8. "Gregory D. S. Anderson The Munda Verb: Typological Perspectives", Annual Review of South Asian Languages and Linguistics, Trends in Linguistics. Studies and Monographs [TiLSM], Berlin, New York: Mouton de Gruyter, 2008, doi:10.1515/9783110211504.4.265, ISBN 978-3-11-021150-4
  9. Anderson, Gregory D. S. (7 May 2018), Urdze, Aina (ed.), "Reduplication in the Munda languages", Non-Prototypical Reduplication, Berlin, Boston: De Gruyter, pp. 35–70, doi:10.1515/9783110599329-002, ISBN 978-3-11-059932-9
  10. Donegan, Patricia Jane; Stampe, David. "South-East Asian Features in the Munda Languages". Berkley Linguistics Society.
  11. Anderson, Gregory D. S. (1 January 2014), "5 Overview of the Munda Languages", The Handbook of Austroasiatic Languages (2 vols), BRILL, pp. 364–414, doi:10.1163/9789004283572_006, ISBN 978-90-04-28357-2
  12. Sidwell, Paul. 2018. Austroasiatic Studies: state of the art in 2018. Presentation at the Graduate Institute of Linguistics, National Tsing Hua University, Taiwan, 22 May 2018.
  13. Rau, Felix; Sidwell, Paul (2019). "The Munda Maritime Hypothesis". Journal of the Southeast Asian Linguistics Society (JSEALS). 12 (2). hdl:10524/52454. ISSN 1836-6821.
  14. Rau, Felix and Paul Sidwell 2019. "The Maritime Munda Hypothesis." ICAAL 8, Chiang Mai, Thailand, 29–31 August 2019. doi:10.5281/zenodo.3365316
  15. Blench, Roger. 2019. The Munda maritime dispersal: when, where and what is the evidence?
  16. Ivani, Jessica K; Paudyal, Netra; Peterson, John (2021). Indo-Aryan – a house divided? Evidence for the east–west Indo-Aryan divide and its significance for the study of northern South Asia. Journal of South Asian Languages and Linguistics, 7(2):287-326. doi:10.1515/jsall-2021-2029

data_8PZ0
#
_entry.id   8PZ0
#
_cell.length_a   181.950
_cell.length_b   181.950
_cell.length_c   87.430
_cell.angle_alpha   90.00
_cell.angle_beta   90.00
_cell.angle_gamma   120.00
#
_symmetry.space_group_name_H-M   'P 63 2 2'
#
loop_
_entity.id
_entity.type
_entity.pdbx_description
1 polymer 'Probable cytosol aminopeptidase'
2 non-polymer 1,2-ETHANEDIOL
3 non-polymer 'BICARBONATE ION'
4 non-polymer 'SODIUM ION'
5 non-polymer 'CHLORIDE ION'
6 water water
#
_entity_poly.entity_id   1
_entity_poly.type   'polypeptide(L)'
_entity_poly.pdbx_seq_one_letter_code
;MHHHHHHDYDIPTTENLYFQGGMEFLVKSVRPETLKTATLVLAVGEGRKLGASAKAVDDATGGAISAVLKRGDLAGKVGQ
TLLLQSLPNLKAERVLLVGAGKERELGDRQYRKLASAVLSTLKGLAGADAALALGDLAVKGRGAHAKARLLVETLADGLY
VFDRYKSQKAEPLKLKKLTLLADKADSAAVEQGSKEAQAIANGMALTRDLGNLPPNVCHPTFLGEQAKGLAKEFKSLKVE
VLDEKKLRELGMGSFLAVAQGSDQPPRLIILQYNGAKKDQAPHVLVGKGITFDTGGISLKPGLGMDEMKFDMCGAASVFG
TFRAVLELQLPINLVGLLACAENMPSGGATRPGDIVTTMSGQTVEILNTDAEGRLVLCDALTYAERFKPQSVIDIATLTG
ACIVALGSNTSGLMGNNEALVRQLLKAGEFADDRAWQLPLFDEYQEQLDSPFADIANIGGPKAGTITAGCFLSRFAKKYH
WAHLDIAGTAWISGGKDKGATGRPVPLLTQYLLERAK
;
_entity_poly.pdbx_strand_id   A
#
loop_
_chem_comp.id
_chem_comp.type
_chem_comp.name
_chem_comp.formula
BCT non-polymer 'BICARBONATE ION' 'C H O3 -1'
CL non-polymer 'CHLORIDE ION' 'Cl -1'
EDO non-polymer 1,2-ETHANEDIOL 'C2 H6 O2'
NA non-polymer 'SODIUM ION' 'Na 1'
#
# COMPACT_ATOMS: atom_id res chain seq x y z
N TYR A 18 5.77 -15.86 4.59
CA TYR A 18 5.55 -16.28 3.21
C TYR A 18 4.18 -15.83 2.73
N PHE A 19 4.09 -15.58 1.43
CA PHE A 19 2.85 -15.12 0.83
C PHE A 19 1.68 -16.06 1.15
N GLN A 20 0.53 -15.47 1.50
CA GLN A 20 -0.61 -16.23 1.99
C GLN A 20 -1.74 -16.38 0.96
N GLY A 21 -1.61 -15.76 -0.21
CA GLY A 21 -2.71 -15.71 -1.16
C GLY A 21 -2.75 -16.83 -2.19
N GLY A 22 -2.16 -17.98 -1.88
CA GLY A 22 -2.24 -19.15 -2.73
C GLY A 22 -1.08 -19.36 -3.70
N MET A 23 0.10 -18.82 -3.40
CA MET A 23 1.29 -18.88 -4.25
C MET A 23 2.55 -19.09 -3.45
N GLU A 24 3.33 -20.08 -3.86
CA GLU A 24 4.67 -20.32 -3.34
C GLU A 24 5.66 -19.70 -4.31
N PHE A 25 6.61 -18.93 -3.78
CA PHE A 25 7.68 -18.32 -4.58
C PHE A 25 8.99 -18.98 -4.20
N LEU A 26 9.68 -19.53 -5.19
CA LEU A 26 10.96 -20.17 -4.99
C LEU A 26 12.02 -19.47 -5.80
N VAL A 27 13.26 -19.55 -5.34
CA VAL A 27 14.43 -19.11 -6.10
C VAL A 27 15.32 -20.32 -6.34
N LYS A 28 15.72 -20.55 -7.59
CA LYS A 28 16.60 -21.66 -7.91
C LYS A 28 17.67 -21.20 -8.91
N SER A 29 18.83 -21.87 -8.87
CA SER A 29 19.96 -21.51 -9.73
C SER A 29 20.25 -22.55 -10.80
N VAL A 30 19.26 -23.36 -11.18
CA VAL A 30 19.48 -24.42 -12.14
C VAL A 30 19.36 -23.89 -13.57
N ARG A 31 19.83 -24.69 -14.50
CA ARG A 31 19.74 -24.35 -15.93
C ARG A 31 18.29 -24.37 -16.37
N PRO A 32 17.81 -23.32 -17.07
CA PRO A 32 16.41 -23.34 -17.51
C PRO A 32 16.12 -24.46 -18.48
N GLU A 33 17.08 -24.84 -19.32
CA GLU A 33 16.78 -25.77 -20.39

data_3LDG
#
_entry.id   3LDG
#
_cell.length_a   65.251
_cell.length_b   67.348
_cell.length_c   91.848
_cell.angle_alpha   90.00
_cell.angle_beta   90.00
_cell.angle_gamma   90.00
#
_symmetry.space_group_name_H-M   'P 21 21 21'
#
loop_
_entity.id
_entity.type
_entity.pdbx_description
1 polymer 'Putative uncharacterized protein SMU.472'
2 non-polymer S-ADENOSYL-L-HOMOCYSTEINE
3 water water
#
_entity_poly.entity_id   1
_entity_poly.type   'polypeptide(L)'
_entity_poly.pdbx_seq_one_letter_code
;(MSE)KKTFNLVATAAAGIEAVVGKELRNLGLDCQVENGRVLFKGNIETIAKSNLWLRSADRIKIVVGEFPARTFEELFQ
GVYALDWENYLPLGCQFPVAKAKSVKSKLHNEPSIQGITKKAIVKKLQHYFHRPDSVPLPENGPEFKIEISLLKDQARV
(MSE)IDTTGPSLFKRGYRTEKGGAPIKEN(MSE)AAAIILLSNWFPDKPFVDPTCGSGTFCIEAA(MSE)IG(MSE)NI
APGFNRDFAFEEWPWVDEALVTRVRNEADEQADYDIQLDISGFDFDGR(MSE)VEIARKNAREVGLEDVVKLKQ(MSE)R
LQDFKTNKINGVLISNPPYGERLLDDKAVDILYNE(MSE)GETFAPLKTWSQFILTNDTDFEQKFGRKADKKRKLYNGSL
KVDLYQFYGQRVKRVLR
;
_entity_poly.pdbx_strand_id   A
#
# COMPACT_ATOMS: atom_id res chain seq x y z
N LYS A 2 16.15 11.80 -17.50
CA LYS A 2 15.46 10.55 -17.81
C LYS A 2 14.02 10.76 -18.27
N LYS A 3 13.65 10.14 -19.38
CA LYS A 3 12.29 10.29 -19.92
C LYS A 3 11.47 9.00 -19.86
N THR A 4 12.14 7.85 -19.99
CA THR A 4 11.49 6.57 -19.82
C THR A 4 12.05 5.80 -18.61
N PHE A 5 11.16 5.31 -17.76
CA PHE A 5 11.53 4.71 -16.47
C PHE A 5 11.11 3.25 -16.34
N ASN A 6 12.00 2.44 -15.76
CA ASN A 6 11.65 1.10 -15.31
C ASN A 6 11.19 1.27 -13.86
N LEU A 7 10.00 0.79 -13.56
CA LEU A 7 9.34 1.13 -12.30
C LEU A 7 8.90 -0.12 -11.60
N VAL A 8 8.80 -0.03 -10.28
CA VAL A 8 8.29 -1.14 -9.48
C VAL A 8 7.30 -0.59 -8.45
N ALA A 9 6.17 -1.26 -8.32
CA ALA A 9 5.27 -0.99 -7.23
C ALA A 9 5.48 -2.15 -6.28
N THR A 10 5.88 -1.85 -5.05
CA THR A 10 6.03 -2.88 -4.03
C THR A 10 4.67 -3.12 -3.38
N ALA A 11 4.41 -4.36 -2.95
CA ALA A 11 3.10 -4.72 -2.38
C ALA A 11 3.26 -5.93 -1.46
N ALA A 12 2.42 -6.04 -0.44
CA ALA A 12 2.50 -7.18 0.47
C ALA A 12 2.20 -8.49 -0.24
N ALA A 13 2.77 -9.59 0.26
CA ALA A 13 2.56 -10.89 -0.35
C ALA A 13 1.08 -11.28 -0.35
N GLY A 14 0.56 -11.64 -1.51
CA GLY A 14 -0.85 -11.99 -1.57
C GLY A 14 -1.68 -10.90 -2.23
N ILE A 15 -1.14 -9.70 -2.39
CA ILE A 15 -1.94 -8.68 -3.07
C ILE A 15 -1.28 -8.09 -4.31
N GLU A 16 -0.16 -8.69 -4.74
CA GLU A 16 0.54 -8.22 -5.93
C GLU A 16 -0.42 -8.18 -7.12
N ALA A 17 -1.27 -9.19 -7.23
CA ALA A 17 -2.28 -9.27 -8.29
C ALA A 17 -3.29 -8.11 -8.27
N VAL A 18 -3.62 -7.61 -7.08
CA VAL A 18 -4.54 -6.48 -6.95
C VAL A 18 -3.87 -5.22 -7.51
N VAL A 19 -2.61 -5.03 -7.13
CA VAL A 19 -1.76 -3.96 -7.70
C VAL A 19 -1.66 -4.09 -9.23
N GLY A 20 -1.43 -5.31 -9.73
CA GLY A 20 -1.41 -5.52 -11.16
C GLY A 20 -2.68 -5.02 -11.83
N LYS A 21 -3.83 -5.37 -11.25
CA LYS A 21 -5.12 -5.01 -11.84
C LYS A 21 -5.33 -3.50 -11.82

17. John Peterson (October 2021). "The spread of Munda in prehistoric South Asia -the view from areal typology To appear in: Volume in Celebration of the Bicentenary of Deccan College Post-Graduate and Research Institute (Deemed University)". researchgate. Retrieved 1 September 2022.
  18. Anderson, Gregory D.S. (1999). "A new classification of the Munda languages: Evidence from comparative verb morphology." Paper presented at 209th meeting of the American Oriental Society, Baltimore, MD.
  19. Anderson, G.D.S. (2008). ""Gtaʔ" The Munda Languages. Routledge Language Family Series. London: Routledge. pp. 682-763". Routledge Language Family Series (3): 682–763.
  20. Anderson, Gregory D S (2001). A New Classification of South Munda: Evidence from Comparative Verb Morphology. Indian Linguistics. Vol. 62. Poona: Linguistic Society of India. pp. 21–36.
  21. Sidwell, Paul. 2015. "Austroasiatic classification." In Jenny, Mathias and Paul Sidwell, eds (2015). The Handbook of Austroasiatic Languages. Leiden: Brill.
  22. Sidwell, Paul and Felix Rau (2015). "Austroasiatic Comparative-Historical Reconstruction: An Overview." In Jenny, Mathias and Paul Sidwell, eds (2015). The Handbook of Austroasiatic Languages. Leiden: Brill.
  23. Rau, Felix. (2019). Advances in Munda historical phonology. Zenodo. doi:10.5281/zenodo.3380908